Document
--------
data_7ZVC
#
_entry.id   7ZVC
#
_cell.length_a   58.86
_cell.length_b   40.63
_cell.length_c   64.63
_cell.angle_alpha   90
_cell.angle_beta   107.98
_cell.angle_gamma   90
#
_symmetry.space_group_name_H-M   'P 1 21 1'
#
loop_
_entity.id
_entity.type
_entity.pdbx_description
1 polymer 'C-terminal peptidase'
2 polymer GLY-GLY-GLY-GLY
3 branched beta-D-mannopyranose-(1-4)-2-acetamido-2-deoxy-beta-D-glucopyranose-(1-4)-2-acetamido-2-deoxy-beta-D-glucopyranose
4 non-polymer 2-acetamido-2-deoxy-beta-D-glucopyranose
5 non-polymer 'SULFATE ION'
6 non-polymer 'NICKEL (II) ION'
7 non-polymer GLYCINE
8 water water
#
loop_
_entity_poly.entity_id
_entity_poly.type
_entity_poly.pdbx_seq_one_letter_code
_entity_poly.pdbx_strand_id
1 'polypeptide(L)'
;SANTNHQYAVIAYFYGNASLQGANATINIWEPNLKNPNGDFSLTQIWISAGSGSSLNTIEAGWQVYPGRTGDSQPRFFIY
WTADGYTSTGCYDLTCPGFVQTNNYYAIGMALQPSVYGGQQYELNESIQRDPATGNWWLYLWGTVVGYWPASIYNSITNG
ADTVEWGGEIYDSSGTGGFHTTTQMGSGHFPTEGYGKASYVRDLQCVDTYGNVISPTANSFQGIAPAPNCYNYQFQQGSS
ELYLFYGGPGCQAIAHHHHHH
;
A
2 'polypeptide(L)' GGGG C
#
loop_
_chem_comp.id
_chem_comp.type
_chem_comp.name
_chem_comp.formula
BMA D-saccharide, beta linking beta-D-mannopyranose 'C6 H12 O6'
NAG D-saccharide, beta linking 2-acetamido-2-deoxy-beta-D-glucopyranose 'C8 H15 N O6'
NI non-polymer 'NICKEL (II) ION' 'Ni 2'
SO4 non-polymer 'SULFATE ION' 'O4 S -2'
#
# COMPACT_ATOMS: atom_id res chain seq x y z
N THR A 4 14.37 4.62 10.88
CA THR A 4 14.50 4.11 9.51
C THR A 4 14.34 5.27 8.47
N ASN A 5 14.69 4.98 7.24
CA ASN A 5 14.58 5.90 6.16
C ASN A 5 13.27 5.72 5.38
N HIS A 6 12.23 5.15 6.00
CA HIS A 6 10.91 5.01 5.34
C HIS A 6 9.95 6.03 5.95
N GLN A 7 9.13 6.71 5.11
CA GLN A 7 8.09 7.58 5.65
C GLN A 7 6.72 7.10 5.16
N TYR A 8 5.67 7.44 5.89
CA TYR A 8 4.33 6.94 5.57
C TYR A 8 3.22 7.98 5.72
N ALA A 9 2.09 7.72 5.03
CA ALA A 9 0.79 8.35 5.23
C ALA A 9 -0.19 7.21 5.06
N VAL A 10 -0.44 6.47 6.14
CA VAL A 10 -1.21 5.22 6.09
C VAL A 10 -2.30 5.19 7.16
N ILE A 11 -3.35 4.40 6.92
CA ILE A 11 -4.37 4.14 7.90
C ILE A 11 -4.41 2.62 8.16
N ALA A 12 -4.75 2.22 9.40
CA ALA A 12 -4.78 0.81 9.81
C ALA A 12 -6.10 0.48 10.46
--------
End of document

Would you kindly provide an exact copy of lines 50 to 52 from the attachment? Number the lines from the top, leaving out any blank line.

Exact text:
#
# COMPACT_ATOMS: atom_id res chain seq x y z
N THR A 4 14.37 4.62 10.88